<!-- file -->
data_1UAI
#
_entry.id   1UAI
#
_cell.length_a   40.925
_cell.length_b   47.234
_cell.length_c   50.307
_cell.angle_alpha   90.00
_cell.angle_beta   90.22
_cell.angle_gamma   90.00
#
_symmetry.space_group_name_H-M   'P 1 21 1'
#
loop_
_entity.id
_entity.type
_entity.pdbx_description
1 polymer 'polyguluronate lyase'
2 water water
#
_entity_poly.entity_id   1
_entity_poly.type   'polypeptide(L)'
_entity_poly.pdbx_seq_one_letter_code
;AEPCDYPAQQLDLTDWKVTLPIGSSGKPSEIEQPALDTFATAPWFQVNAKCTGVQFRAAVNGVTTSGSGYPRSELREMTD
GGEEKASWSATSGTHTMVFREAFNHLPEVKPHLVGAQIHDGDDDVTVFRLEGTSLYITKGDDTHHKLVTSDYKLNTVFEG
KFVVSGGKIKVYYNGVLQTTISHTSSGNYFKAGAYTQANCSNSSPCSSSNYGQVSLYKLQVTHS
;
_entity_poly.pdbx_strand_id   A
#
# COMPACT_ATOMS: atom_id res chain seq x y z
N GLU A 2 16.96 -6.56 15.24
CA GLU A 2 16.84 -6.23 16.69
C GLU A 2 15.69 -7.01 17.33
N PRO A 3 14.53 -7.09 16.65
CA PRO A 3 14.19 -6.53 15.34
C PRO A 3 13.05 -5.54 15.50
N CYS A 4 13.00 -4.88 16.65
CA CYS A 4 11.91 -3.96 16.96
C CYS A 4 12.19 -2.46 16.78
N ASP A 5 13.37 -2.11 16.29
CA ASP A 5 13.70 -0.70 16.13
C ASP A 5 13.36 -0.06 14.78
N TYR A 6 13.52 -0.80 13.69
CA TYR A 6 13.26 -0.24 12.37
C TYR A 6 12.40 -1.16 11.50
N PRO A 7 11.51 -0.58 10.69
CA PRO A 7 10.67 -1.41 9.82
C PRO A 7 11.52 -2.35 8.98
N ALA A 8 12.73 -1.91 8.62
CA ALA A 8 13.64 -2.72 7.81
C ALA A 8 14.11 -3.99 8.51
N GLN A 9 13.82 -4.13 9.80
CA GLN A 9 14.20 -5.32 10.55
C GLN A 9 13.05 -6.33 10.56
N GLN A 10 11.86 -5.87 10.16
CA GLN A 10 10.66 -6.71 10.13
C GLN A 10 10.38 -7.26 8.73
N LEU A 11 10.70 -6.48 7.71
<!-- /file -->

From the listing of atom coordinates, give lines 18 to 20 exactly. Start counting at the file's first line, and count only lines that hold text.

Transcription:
1 polymer 'polyguluronate lyase'
2 water water
#